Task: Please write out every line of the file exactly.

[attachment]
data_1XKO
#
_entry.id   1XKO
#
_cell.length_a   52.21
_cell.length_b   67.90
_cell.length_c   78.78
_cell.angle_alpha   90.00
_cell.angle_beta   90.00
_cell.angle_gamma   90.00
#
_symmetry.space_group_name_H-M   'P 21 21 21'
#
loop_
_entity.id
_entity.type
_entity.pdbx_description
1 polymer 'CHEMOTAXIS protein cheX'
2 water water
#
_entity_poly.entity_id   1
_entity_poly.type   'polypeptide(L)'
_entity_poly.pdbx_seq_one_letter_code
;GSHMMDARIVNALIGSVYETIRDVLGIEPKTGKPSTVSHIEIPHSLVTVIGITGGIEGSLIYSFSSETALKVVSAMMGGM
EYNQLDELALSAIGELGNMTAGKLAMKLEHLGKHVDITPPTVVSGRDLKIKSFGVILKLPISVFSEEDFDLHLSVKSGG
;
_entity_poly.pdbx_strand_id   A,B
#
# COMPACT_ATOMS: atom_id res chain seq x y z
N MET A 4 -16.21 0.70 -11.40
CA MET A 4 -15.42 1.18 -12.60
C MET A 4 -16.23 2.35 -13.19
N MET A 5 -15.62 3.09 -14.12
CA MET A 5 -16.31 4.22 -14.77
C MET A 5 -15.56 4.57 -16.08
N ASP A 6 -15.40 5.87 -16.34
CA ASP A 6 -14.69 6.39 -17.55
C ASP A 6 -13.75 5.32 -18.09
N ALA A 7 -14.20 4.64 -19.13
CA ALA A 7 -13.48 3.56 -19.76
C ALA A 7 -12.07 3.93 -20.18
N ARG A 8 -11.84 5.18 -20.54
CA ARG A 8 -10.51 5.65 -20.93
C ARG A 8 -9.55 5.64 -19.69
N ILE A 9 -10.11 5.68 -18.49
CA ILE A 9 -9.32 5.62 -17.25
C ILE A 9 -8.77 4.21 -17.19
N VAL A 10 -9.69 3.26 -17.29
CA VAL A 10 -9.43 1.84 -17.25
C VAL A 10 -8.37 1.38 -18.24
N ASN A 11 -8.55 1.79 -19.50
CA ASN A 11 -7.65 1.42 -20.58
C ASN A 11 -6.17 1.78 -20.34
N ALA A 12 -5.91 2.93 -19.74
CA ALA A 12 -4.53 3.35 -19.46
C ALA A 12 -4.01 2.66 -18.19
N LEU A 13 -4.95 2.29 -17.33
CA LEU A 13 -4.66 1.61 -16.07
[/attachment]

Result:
data_1XKO
#
_entry.id   1XKO
#
_cell.length_a   52.21
_cell.length_b   67.90
_cell.length_c   78.78
_cell.angle_alpha   90.00
_cell.angle_beta   90.00
_cell.angle_gamma   90.00
#
_symmetry.space_group_name_H-M   'P 21 21 21'
#
loop_
_entity.id
_entity.type
_entity.pdbx_description
1 polymer 'CHEMOTAXIS protein cheX'
2 water water
#
_entity_poly.entity_id   1
_entity_poly.type   'polypeptide(L)'
_entity_poly.pdbx_seq_one_letter_code
;GSHMMDARIVNALIGSVYETIRDVLGIEPKTGKPSTVSHIEIPHSLVTVIGITGGIEGSLIYSFSSETALKVVSAMMGGM
EYNQLDELALSAIGELGNMTAGKLAMKLEHLGKHVDITPPTVVSGRDLKIKSFGVILKLPISVFSEEDFDLHLSVKSGG
;
_entity_poly.pdbx_strand_id   A,B
#
# COMPACT_ATOMS: atom_id res chain seq x y z
N MET A 4 -16.21 0.70 -11.40
CA MET A 4 -15.42 1.18 -12.60
C MET A 4 -16.23 2.35 -13.19
N MET A 5 -15.62 3.09 -14.12
CA MET A 5 -16.31 4.22 -14.77
C MET A 5 -15.56 4.57 -16.08
N ASP A 6 -15.40 5.87 -16.34
CA ASP A 6 -14.69 6.39 -17.55
C ASP A 6 -13.75 5.32 -18.09
N ALA A 7 -14.20 4.64 -19.13
CA ALA A 7 -13.48 3.56 -19.76
C ALA A 7 -12.07 3.93 -20.18
N ARG A 8 -11.84 5.18 -20.54
CA ARG A 8 -10.51 5.65 -20.93
C ARG A 8 -9.55 5.64 -19.69
N ILE A 9 -10.11 5.68 -18.49
CA ILE A 9 -9.32 5.62 -17.25
C ILE A 9 -8.77 4.21 -17.19
N VAL A 10 -9.69 3.26 -17.29
CA VAL A 10 -9.43 1.84 -17.25
C VAL A 10 -8.37 1.38 -18.24
N ASN A 11 -8.55 1.79 -19.50
CA ASN A 11 -7.65 1.42 -20.58
C ASN A 11 -6.17 1.78 -20.34
N ALA A 12 -5.91 2.93 -19.74
CA ALA A 12 -4.53 3.35 -19.46
C ALA A 12 -4.01 2.66 -18.19
N LEU A 13 -4.95 2.29 -17.33
CA LEU A 13 -4.66 1.61 -16.07